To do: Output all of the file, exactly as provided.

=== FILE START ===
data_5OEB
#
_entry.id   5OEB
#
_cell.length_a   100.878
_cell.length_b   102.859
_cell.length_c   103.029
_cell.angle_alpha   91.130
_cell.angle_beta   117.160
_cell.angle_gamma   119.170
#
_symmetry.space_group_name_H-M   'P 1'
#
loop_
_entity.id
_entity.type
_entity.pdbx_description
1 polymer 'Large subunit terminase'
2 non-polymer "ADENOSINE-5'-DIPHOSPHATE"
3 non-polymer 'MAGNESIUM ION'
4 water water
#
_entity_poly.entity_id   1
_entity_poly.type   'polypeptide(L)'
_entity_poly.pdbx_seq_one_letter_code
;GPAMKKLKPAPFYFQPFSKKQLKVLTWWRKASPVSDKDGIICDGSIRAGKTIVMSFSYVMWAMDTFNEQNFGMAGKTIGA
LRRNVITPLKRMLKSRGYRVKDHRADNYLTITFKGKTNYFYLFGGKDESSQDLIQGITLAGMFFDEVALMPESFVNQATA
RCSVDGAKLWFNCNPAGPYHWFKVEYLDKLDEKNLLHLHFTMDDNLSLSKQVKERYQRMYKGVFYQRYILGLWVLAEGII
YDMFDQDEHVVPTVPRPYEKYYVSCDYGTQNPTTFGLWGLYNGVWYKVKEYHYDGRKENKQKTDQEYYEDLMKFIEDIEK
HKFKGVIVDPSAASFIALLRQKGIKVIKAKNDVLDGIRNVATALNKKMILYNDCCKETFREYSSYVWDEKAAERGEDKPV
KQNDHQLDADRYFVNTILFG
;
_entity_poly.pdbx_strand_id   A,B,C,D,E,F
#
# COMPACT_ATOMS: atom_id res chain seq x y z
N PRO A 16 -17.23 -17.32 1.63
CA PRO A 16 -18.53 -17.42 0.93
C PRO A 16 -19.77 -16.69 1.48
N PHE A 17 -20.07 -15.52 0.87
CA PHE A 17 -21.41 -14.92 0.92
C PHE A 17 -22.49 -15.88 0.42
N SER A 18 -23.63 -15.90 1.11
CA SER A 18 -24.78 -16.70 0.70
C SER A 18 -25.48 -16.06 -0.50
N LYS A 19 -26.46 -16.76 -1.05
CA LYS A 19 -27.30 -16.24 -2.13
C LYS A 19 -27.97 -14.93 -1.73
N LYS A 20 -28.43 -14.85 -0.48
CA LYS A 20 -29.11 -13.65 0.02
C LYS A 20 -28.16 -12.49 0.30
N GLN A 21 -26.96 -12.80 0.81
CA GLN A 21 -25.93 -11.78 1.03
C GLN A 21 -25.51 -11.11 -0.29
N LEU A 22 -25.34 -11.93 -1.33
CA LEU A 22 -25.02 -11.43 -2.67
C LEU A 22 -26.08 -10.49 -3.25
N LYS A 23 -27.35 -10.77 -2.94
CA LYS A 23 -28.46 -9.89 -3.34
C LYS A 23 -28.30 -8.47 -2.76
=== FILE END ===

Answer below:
data_5OEB
#
_entry.id   5OEB
#
_cell.length_a   100.878
_cell.length_b   102.859
_cell.length_c   103.029
_cell.angle_alpha   91.130
_cell.angle_beta   117.160
_cell.angle_gamma   119.170
#
_symmetry.space_group_name_H-M   'P 1'
#
loop_
_entity.id
_entity.type
_entity.pdbx_description
1 polymer 'Large subunit terminase'
2 non-polymer "ADENOSINE-5'-DIPHOSPHATE"
3 non-polymer 'MAGNESIUM ION'
4 water water
#
_entity_poly.entity_id   1
_entity_poly.type   'polypeptide(L)'
_entity_poly.pdbx_seq_one_letter_code
;GPAMKKLKPAPFYFQPFSKKQLKVLTWWRKASPVSDKDGIICDGSIRAGKTIVMSFSYVMWAMDTFNEQNFGMAGKTIGA
LRRNVITPLKRMLKSRGYRVKDHRADNYLTITFKGKTNYFYLFGGKDESSQDLIQGITLAGMFFDEVALMPESFVNQATA
RCSVDGAKLWFNCNPAGPYHWFKVEYLDKLDEKNLLHLHFTMDDNLSLSKQVKERYQRMYKGVFYQRYILGLWVLAEGII
YDMFDQDEHVVPTVPRPYEKYYVSCDYGTQNPTTFGLWGLYNGVWYKVKEYHYDGRKENKQKTDQEYYEDLMKFIEDIEK
HKFKGVIVDPSAASFIALLRQKGIKVIKAKNDVLDGIRNVATALNKKMILYNDCCKETFREYSSYVWDEKAAERGEDKPV
KQNDHQLDADRYFVNTILFG
;
_entity_poly.pdbx_strand_id   A,B,C,D,E,F
#
# COMPACT_ATOMS: atom_id res chain seq x y z
N PRO A 16 -17.23 -17.32 1.63
CA PRO A 16 -18.53 -17.42 0.93
C PRO A 16 -19.77 -16.69 1.48
N PHE A 17 -20.07 -15.52 0.87
CA PHE A 17 -21.41 -14.92 0.92
C PHE A 17 -22.49 -15.88 0.42
N SER A 18 -23.63 -15.90 1.11
CA SER A 18 -24.78 -16.70 0.70
C SER A 18 -25.48 -16.06 -0.50
N LYS A 19 -26.46 -16.76 -1.05
CA LYS A 19 -27.30 -16.24 -2.13
C LYS A 19 -27.97 -14.93 -1.73
N LYS A 20 -28.43 -14.85 -0.48
CA LYS A 20 -29.11 -13.65 0.02
C LYS A 20 -28.16 -12.49 0.30
N GLN A 21 -26.96 -12.80 0.81
CA GLN A 21 -25.93 -11.78 1.03
C GLN A 21 -25.51 -11.11 -0.29
N LEU A 22 -25.34 -11.93 -1.33
CA LEU A 22 -25.02 -11.43 -2.67
C LEU A 22 -26.08 -10.49 -3.25
N LYS A 23 -27.35 -10.77 -2.94
CA LYS A 23 -28.46 -9.89 -3.34
C LYS A 23 -28.30 -8.47 -2.76